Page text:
Evaluation factors for the State Librarian’s Excellence Award are:
Demonstrating that the library provides superior service to its customers and community in a cost effective manner; with a can-do attitude; and by always delivering on promises; and
Demonstrating the library’s commitment to high standards of customer service through staff dealing with customers and the service community.

Lakeview High School Library of Battle Creek, and Kent District Library of Kent County also were recognized for their devotion to customer service, earning Citations of Excellence.

The Lakeview High School Library serves a student population of over 1,300. Margaret Lincoln, the library director, is a recognized leader in school librarianship statewide and nationally. Besides training high school students in information literacy, notably through her special course developed for library assistants, Lincoln also has shown exceptional commitment to facilitating learning about issues of race and diversity for both her students and the community as a whole. Lincoln has demonstrated very fruitful partnerships with classroom teachers on projects to incorporate electronic resources and online communication into the school curriculum and lesson plan. She worked with her colleague, Scott Durham, the school’s social studies teacher, to develop a blended learning project. Mr. Durham is spending several grant-funded months abroad visiting historic landmarks in Europe and Asia. While he is traveling, the library will facilitate online interactions between him and Lakeview High School students. Lincoln said, “Lakeview High School Library is truly honored to receive a 2013 Citation of Excellence. This is also the occasion to recognize the staff, teachers, students and administrators of Lakeview Schools who have supported the need for a successful high school library media program over the past 41 years.”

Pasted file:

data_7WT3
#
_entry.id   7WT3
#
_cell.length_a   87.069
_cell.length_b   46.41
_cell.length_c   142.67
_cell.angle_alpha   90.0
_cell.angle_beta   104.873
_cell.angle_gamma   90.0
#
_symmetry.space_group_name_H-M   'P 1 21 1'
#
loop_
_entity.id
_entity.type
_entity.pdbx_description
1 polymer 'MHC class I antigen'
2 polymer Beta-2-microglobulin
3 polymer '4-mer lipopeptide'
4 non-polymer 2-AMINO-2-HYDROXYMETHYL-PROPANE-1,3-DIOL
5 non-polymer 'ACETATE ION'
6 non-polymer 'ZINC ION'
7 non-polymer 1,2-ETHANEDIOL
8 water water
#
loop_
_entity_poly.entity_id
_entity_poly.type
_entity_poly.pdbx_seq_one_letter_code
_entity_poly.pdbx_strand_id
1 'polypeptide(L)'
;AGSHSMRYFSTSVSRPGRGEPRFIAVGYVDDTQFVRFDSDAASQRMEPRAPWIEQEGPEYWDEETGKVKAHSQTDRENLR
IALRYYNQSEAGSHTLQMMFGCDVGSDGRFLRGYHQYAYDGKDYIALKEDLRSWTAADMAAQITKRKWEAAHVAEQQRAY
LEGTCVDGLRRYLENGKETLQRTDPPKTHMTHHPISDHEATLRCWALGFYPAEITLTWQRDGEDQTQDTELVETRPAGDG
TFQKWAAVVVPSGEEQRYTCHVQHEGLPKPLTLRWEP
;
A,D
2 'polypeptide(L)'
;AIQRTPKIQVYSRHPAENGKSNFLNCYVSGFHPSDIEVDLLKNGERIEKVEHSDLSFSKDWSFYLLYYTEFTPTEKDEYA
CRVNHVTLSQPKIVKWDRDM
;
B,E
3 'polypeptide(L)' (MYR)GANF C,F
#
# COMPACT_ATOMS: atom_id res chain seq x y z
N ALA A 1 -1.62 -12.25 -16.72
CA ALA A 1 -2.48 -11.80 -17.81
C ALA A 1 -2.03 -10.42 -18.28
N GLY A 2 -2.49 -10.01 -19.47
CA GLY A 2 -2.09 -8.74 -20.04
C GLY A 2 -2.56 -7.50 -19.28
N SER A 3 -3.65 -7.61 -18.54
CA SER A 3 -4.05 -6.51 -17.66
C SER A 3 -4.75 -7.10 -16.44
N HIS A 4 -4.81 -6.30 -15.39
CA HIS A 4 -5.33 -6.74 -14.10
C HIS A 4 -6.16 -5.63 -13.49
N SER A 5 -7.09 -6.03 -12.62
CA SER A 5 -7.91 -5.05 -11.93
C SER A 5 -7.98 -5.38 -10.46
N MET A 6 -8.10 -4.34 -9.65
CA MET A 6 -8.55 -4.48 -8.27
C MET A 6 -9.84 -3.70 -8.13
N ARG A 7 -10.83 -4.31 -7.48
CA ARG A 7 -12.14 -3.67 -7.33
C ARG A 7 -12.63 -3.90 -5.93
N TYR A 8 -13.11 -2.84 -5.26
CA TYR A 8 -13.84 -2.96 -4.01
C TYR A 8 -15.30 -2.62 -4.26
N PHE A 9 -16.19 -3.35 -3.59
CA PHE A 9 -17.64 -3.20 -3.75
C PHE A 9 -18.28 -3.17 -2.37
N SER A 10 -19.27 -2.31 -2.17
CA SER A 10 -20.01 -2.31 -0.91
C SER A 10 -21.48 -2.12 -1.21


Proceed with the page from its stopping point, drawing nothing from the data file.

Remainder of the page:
The Kent District Library is a Class VI library, one of the largest public library systems in the state. It has 18 branches and serves over 395,000 residents. KDL’s focus on excellent customer service is embodied in its motto, “Convenience Is King.” Director Lance Werner said, “The Kent District Library is honored to be recognized with a Citation of Excellence from the State Librarian. This citation is a tribute to the KDL family that is made up of the Board, employees, volunteers, partners and customers who inspire us to provide innovative, convenient service that remains friendly and personal.” Kent District Library excels in early literacy programming designed to develop pre-reading skills in young children. This past year, attendance at these programs was 65,000. It also partners with the county’s Great Start Collaborative to provide free education for early childcare providers. Last year it offered 48 classes to nearly 2,000 parents and early childhood educators on all aspects of child development. It recently commissioned a special demographic study and public opinion survey, and will use the findings to identify areas where it can meet changing realities.

This year’s State Librarian’s Excellence Award recipients were selected by a review panel including the State Librarian, an LM librarian, two school librarians, an academic librarian and a special librarian.